ter Egypt is difficult of access, i. e. from the eastern side towards Phœnicia and Judæa, and on the side of Arabia Nabatæa, which is contiguous; through which countries the road to Egypt lies. The country between the Nile and the Arabian Gulf is Arabia, and at its extremity is situated Pelusium. But the whole is desert, and not passable by an army. The isthmus between Pelusium and the recess of the Arabian Gulf near Heroopolis is 1000 stadia; but, according to Poseidonius, less than 1500 stadia in extent. Besides its being sandy and without water, it abounds with reptiles, which burrow in the sand. In sailing up the river from Schedia to Memphis,Memphis was the residence of the Pharaohs, who succeeded Psammitichus, B. C. 616. The Memphite Nome rose into importance on the decline of the kingdom of Thebais, and was itself in turn eclipsed by the Hellenic kingdom of Alexandria. The village of Mitranieh, half concealed in a grove of palm trees, about ten miles south of Giz
landmark to all who ascended the arms of the river, from the Mediterranean to Memphis. Its ruins have been very imperfectly explored, yet traces have been found of the lake on which the mysteries of Isis were performed, as well as of the temple of Neith (Athene) and the necropolis of the Saïte kings. The wall of unburnt brick which surrounded the principal buildings of the city was 70 feet thick, and probably, therefore, at least 100 feet high. It enclosed an area 2325 feet in length by 1960 in breadth. Beyond this enclosure were also two large cemeteries, one for the citizens generally, and the other reserved for the nobles and priests of the higher orders. Saïs was one of the sacred cities of Egypt: its principal deities were Neith, who gave oracles there, and Isis. The mysteries of the latter were celebrated with unusual pomp on the evening of the Feast of Lamps. Herodotus (ii. 59) terms this festival the third of the great feasts in the Egyptian calendar. It was held b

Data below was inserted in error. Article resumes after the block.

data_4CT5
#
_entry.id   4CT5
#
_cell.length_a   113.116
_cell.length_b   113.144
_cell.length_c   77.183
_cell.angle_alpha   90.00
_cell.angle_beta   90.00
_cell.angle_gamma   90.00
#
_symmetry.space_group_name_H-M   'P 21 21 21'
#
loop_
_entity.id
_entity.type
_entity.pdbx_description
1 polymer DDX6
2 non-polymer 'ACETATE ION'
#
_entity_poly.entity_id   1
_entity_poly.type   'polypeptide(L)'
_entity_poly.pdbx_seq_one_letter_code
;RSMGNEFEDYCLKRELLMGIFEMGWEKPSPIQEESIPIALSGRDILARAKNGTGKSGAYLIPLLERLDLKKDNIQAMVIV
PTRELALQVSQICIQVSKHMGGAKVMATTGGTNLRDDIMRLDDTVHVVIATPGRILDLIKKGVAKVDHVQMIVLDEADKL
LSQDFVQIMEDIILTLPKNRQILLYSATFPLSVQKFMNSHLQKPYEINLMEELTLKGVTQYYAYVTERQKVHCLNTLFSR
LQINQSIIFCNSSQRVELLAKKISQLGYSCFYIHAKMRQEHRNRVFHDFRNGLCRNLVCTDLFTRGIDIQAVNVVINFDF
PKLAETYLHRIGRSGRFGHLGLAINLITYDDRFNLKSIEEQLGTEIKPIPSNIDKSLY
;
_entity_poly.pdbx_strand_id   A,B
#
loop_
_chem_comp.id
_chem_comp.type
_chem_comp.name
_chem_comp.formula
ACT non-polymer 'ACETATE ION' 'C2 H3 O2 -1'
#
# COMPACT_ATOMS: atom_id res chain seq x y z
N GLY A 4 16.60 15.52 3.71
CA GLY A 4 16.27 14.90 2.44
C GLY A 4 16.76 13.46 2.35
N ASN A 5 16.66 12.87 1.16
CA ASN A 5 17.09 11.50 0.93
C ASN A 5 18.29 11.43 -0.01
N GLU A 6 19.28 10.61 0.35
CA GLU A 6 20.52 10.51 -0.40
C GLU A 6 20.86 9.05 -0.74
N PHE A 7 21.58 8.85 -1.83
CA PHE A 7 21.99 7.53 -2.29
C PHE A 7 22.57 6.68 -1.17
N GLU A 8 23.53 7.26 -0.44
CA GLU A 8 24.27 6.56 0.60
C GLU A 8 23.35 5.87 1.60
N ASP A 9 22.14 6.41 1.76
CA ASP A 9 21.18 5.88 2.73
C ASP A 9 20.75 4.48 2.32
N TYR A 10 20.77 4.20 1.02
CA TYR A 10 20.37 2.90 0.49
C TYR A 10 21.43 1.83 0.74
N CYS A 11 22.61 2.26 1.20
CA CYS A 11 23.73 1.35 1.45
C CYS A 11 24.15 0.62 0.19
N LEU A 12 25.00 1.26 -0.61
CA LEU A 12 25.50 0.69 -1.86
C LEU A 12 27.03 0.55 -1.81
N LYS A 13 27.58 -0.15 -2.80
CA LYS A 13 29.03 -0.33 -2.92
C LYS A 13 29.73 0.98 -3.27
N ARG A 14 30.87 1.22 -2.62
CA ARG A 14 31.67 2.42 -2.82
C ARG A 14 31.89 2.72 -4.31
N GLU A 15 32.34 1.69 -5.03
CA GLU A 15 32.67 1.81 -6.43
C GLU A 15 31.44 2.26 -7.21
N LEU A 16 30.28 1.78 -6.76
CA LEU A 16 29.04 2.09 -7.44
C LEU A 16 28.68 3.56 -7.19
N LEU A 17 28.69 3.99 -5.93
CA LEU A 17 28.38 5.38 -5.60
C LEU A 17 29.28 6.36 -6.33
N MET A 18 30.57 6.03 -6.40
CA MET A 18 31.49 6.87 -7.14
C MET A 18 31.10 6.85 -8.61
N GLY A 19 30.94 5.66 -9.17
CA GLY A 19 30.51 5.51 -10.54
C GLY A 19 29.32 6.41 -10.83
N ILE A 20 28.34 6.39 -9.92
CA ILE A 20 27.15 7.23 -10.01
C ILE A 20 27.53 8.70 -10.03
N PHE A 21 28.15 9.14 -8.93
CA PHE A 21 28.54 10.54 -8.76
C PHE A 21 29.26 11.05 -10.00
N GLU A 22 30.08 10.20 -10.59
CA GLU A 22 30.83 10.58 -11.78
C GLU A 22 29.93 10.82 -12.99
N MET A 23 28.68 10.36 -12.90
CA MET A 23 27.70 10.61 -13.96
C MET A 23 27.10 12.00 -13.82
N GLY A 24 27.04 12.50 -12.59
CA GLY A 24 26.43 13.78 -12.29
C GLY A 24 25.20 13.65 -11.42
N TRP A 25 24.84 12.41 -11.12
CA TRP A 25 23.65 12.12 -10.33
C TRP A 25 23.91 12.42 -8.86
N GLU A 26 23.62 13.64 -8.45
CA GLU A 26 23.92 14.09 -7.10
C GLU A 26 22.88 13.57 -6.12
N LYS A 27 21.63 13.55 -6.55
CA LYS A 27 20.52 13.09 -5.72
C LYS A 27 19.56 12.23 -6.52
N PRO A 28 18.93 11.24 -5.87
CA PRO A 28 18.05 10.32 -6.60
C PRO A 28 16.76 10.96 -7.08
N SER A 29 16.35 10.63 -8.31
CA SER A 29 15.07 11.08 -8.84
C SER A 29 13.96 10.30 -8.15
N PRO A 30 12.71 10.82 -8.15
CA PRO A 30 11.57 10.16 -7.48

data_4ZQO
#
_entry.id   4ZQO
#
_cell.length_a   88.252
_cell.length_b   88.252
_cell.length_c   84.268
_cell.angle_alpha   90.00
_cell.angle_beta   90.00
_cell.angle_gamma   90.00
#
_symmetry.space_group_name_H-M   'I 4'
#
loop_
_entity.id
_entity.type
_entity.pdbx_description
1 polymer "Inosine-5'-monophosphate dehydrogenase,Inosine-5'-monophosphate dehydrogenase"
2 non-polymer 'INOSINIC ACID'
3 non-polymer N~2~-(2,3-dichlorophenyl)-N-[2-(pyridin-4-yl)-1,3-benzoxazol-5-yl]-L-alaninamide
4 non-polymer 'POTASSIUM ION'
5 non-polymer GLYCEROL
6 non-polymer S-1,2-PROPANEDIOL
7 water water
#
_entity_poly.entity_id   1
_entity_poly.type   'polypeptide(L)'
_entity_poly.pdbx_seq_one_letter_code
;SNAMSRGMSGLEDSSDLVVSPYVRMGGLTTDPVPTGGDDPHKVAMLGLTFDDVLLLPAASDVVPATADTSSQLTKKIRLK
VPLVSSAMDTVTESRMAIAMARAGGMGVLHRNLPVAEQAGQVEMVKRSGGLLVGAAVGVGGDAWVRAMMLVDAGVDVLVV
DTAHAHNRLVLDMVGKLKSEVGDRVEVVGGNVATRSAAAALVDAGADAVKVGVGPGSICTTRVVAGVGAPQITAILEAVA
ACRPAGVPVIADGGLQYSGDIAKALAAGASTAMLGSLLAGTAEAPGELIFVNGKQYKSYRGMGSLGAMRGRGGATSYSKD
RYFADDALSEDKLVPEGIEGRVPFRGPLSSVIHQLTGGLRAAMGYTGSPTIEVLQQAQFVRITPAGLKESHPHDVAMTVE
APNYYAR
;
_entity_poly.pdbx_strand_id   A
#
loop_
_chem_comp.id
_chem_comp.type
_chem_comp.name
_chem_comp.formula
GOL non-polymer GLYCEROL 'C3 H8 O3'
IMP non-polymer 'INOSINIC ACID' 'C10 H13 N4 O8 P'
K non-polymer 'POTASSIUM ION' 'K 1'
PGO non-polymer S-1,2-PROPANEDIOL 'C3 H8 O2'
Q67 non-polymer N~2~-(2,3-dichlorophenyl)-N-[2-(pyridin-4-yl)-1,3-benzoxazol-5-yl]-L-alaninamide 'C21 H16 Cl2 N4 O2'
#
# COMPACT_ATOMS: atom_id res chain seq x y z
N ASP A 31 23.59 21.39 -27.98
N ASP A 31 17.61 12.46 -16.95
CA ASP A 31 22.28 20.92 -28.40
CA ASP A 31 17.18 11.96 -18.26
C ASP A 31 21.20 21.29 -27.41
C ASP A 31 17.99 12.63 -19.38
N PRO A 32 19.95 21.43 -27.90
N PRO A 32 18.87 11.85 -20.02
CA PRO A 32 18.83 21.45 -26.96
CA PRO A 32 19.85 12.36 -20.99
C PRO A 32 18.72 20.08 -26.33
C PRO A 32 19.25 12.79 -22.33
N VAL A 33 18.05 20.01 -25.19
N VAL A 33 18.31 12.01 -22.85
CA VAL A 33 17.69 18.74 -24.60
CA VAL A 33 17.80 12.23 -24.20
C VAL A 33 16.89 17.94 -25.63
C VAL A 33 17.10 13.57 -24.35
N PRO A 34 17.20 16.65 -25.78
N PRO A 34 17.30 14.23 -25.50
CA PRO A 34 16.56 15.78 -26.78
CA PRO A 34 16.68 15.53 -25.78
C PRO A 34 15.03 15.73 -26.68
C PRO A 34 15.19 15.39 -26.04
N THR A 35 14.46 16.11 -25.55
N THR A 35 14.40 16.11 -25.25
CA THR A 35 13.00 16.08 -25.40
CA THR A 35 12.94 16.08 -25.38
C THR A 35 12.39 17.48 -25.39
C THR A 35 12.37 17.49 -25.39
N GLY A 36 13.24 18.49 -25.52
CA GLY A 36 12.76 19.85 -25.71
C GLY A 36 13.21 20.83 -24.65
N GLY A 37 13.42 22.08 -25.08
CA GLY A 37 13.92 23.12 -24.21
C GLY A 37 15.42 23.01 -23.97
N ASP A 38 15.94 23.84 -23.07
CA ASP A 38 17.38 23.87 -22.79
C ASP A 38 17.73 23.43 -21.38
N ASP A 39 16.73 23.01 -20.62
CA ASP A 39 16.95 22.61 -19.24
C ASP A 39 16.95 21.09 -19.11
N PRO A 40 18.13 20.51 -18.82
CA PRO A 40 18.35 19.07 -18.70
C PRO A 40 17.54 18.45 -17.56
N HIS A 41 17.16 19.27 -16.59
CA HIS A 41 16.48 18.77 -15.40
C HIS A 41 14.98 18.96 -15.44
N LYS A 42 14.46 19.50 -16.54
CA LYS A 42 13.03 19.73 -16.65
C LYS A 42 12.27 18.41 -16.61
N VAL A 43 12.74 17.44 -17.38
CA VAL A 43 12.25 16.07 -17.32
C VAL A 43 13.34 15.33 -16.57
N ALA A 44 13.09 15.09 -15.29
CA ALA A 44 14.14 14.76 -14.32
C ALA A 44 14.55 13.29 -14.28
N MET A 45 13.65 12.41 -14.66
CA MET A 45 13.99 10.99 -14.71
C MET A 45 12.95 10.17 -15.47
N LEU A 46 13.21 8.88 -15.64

is Arabia, and at its extremity is situated Pelusium. But the whole is desert, and not passable by an army. The isthmus between Pelusium and the recess of the Arabian Gulf near Heroopolis is 1000 stadia; but, according to Poseidonius, less than 1500 stadia in extent. Besides its being sandy and without water, it abounds with reptiles, which burrow in the sand. In sailing up the river from Schedia to Memphis,Memphis was the residence of the Pharaohs, who succeeded Psammitichus, B. C. 616. The Memphite Nome rose into importance on the decline of the kingdom of Thebais, and was itself in turn eclipsed by the Hellenic kingdom of Alexandria. The village of Mitranieh, half concealed in a grove of palm trees, about ten miles south of Gizeh, marks the site of the ancient Memphis. The successive conquerors of the land, indeed, nave used its ruins as a stone quarry, so that its exact situation has been a subject of dispute. Major Rennell, however, brings incontestable evidence o